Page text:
According to the latest SEARCH for Diabetes in Youth by the U.S. Centers for Disease Control and Prevention and the National Institutes of Health, for reasons not completely understood, the prevalence of Type 1 diabetes in people under age 20 rose by 23 percent between 2001 and 2009. Individuals who do not manage the disease effectively can put themselves at risk for serious health complications including coma and death. Children with Type 1 diabetes also have higher rates of depression and suicide.
Executive director David Glenn explained that everyone at Camp Leo has Type 1 diabetes. Glenn is the only paid person at the camp. All 25 members of the staff, which includes medical doctors, RNs, dietitians, psychologists, mechanics, coaches and other highly skilled disciplines, are there as volunteers, most while on “vacation.”
At Camp Leo education sessions, campers focus on diabetes management techniques, proper nutrition, and learn about new innovations and technologies for diabetes care. At campfire each night, campers often proudly share a range of “firsts” for them in diabetes management. They are supported by an all-volunteer group of medical professionals and camp counselors who also are Type 1.
Camper Samantha “Sam” Thompson, soon to be a senior at Peninsula High goes to camp because “I love to meet people who share the disease and experiences I deal with everyday. Friends I’ve made through camp, I’ll never forget and memories we’ve shared will stick with me forever. Camp is a place you feel comfortable in your own skin and don’t have to feel everyone is judging you. Everyone is your friend. You make connections and have people you can talk to about diabetes who know how you feel and what you’re going through. Camp helped me take care of myself more diligently and realize there are others like me who share diabetes; I am not alone. Camp Leo has given me much joy and excitement and has been one of the best experiences of my life. I look forward to camp every summer.”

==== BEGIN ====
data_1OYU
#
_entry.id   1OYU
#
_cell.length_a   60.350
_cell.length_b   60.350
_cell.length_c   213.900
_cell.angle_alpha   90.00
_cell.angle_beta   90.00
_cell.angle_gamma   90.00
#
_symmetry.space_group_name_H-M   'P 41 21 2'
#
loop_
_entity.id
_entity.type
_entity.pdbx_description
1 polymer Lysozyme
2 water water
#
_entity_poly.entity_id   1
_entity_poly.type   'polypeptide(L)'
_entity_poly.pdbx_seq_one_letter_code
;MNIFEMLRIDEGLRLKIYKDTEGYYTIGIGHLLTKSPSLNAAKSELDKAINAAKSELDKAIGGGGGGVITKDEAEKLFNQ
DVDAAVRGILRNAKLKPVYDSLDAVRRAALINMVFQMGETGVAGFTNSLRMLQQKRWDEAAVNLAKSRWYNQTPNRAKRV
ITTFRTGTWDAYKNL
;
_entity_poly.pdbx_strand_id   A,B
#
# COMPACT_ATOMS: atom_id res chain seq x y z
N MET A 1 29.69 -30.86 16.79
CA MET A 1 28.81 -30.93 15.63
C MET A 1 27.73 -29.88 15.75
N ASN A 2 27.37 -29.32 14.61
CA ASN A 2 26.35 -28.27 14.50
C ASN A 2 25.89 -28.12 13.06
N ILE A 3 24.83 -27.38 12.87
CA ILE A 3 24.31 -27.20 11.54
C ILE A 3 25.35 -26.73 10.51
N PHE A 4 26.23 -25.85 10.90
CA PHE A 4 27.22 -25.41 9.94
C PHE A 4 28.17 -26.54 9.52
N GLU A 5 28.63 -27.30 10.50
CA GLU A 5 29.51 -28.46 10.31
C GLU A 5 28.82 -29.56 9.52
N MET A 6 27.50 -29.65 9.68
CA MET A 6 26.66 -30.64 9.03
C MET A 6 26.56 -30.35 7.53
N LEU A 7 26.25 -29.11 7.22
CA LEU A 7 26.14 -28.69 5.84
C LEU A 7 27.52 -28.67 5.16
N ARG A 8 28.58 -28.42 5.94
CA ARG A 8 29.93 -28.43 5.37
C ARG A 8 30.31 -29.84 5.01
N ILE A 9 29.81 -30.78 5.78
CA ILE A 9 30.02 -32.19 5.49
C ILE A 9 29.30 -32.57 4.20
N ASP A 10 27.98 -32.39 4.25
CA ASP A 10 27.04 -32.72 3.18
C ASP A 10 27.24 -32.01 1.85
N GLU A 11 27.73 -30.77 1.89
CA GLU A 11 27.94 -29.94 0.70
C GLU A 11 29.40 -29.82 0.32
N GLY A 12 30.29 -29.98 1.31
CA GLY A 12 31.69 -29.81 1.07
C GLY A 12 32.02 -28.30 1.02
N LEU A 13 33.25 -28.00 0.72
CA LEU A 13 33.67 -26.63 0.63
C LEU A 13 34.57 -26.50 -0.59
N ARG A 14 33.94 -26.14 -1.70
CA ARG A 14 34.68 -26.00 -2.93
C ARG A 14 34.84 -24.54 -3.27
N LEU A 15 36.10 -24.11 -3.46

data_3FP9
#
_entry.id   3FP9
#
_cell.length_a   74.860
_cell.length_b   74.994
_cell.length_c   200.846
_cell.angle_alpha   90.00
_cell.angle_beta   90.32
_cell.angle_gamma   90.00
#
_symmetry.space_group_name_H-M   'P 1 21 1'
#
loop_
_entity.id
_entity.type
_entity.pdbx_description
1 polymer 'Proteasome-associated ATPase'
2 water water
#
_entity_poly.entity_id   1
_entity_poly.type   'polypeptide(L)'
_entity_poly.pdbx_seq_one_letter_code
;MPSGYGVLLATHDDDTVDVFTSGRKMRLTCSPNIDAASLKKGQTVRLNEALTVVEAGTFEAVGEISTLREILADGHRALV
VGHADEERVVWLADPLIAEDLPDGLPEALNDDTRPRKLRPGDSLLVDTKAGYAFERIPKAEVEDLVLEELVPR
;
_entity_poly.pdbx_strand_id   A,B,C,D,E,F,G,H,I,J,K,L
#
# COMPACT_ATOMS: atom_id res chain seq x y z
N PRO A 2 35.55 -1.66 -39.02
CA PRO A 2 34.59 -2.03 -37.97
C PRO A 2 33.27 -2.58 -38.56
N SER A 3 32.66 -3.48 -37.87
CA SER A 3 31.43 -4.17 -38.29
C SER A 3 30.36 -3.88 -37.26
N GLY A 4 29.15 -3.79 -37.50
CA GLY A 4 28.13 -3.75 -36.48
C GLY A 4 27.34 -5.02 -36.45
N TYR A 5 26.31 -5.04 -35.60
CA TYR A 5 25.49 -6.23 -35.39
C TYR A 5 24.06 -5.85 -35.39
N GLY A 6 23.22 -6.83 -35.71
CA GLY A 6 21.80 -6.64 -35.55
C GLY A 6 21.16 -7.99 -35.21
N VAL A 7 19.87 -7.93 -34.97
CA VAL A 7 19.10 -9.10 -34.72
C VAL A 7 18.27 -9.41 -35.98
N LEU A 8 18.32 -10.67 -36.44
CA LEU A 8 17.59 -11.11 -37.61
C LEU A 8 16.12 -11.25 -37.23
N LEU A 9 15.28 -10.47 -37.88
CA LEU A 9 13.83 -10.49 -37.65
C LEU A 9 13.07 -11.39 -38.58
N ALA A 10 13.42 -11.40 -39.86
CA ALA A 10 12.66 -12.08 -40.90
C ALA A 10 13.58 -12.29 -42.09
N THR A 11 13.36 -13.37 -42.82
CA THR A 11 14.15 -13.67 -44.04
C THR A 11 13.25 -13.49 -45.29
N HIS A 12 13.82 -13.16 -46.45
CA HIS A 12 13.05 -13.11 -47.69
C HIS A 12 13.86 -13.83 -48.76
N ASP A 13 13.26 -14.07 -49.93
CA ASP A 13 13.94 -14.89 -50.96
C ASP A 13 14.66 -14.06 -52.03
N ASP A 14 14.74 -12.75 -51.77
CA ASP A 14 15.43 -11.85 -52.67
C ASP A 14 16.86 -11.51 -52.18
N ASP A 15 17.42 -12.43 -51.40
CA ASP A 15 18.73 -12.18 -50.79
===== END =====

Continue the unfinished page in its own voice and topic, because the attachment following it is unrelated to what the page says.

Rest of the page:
Because the disease and disease management is not always well understood by teachers, coaches and others in the community, children with Type 1 diabetes sometimes find themselves excluded from activities. Camp Leo seeks to encourage and empower children with diabetes to participate in a full range of activities, as well as providing them with a range of new skills relating to disease management.
“Registration for Camp Leo has increased tremendously in recent years,” Glenn says. “We’re very proud of the work we’ve done and the growth in the camp that has helped to respond to an expanding community need.”
Since diabetes effects the whole family, in 2016 Camp Leo officials began offering a Family Camp Program. Activities include educational seminars and breakout sessions for adults, fun and educational activities for kids, and recreation and relaxation for the whole family.
“Camp Leo is the only overnight camp in Western Washington exclusively dedicated to children with Type 1 diabetes,” he said.
Hugh McMillan is a longtime contributing writer for the Gateway. He can be reached at email@example.com.